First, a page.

From The Guardian:
There’s a certain irony to the fact that in an era when outside songwriters and producers are used more than ever (well, at least since the heyday of writers such as Bacharach/David in 1960s) – they’ve been decimated when it comes to revenue share. They have almost disappeared completely when it comes to being credited for their work – online.
A little over a decade ago, the income streams for a professional songwriter were pretty straightforward. There were basically three of them: sales of records, radio play and, once in a while, a synch for a movie soundtrack or an ad.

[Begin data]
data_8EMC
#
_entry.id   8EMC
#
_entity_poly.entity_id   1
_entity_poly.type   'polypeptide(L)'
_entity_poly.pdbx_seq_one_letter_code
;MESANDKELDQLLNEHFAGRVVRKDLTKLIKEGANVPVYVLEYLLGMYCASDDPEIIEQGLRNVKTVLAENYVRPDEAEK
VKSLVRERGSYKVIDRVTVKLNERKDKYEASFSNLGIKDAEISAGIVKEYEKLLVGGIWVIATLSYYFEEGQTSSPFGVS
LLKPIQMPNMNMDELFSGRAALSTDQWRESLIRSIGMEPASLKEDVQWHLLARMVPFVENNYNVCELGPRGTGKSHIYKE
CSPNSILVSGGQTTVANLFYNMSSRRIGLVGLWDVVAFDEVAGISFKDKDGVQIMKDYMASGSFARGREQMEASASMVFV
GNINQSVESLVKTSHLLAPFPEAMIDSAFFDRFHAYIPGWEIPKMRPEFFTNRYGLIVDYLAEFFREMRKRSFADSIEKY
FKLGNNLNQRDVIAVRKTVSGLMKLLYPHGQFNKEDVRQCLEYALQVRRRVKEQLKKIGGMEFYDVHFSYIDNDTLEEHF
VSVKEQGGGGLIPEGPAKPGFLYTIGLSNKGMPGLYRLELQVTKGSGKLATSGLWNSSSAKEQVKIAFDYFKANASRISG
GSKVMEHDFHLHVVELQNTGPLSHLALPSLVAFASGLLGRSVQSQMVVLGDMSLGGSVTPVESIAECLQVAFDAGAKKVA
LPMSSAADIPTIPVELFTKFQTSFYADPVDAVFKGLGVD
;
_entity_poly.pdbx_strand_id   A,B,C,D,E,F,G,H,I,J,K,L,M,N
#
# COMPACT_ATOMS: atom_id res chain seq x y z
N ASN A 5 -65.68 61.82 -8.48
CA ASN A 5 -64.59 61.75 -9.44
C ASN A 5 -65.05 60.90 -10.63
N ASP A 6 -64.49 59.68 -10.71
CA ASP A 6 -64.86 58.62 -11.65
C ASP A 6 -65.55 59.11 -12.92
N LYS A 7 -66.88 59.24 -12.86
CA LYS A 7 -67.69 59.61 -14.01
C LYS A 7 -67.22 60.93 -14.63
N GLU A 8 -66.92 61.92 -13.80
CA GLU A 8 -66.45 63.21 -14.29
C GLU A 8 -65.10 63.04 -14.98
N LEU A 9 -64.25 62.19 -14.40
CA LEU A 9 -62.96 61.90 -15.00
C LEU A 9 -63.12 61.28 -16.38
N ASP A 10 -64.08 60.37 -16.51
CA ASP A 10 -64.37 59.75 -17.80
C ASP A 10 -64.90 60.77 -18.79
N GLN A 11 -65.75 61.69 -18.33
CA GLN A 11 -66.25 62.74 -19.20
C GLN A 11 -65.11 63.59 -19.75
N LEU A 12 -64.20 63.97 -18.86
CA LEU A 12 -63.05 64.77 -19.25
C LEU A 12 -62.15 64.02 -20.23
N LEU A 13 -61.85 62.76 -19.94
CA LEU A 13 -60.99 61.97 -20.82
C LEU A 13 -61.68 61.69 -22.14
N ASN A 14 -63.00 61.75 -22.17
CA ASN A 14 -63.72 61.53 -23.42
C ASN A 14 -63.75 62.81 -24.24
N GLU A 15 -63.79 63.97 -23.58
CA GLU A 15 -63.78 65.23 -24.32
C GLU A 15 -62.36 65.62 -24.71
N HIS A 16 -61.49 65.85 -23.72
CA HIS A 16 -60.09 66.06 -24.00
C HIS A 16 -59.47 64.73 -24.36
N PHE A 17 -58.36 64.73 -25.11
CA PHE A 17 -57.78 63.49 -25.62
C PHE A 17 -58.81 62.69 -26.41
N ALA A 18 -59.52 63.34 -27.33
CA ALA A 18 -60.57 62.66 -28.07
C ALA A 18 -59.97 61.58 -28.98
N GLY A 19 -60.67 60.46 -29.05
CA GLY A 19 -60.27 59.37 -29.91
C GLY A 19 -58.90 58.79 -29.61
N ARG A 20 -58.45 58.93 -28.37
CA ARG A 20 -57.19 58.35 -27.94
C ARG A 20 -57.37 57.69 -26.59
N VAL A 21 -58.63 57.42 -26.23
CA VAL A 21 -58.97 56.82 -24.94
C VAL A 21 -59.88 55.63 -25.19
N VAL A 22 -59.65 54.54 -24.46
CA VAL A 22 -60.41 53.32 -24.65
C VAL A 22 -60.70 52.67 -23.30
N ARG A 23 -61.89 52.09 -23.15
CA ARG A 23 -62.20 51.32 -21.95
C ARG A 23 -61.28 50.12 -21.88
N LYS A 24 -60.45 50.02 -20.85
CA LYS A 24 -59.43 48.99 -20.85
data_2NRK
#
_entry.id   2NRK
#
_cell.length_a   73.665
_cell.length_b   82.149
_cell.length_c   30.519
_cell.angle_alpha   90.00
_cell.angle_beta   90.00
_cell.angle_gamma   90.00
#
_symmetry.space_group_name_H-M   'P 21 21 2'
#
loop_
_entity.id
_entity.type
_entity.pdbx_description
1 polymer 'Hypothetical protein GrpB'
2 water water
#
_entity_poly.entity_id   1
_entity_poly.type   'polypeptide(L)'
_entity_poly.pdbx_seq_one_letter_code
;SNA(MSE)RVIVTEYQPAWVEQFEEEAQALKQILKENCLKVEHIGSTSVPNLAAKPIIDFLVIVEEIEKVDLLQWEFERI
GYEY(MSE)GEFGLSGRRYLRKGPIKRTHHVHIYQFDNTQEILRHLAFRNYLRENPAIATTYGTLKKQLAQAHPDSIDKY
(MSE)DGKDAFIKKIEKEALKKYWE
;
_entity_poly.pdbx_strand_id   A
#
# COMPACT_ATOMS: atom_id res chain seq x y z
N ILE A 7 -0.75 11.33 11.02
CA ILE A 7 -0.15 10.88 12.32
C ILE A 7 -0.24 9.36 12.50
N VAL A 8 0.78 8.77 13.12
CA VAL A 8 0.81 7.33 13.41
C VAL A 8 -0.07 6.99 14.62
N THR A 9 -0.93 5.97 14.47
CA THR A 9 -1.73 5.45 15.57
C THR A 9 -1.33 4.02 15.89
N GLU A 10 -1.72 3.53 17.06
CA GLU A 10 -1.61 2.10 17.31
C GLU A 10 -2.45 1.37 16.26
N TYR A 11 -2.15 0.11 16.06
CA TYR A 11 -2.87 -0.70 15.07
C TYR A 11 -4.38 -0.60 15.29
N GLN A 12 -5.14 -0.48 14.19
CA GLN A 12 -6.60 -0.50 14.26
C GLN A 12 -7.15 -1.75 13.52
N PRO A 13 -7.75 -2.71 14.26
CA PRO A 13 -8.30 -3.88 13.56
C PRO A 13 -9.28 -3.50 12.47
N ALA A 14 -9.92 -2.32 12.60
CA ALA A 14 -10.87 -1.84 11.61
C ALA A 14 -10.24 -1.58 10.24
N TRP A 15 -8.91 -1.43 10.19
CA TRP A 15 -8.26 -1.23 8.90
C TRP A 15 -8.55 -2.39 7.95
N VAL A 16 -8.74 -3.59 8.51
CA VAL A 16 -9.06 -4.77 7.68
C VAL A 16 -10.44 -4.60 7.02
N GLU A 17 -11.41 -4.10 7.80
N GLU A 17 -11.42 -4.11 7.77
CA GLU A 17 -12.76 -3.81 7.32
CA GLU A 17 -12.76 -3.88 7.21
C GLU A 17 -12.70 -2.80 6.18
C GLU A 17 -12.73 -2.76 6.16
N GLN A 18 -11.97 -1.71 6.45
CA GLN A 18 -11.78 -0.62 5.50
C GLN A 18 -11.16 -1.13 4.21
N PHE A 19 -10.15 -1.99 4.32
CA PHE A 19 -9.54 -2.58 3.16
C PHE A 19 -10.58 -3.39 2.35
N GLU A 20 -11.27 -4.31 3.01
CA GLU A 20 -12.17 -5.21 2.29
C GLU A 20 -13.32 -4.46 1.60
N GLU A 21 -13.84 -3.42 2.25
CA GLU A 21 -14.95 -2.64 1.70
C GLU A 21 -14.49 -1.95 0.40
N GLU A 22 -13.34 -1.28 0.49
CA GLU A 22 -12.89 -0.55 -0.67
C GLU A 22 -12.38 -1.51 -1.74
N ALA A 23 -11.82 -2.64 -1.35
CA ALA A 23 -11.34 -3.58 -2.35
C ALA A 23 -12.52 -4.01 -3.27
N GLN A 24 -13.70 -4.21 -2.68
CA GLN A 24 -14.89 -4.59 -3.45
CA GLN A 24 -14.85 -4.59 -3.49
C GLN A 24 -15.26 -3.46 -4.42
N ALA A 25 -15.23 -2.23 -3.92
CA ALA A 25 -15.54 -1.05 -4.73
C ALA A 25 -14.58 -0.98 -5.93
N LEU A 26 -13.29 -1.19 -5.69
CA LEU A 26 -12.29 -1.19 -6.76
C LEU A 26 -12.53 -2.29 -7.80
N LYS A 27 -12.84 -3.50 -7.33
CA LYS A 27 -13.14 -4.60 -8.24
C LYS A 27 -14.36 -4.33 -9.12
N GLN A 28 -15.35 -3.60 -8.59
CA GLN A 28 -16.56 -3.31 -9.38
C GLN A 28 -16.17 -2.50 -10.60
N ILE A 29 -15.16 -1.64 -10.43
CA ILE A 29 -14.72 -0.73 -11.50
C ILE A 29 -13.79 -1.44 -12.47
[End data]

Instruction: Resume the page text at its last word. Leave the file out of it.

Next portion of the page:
The synch deals would be negotiated, with the rate often depending on how famous the artist was (using a U2 track would cost much more than a track from an unknown act), and the songwriter usually signing off on the deal.
Sales rates were a set percentage of the price and radio play was paid as a percentage of ad revenue with a minimum per play or, for the BBC, a per-play set rate. We pretty much knew how much we’d get for a certain amount of spins or sales. Perhaps that is why iTunes gets so much love from artists and songwriters – it’s transparent.
Not so with most of the rest of the digital music services. As collection societies, labels and publishers are forced to sign non-disclosure agreements (NDAs) covering the deals they make with services such as YouTube and Spotify, the artists and songwriters they represent are not allowed to know how much, or on what basis, they’re supposed to be paid.
Continue reading the rest of the story on The Guardian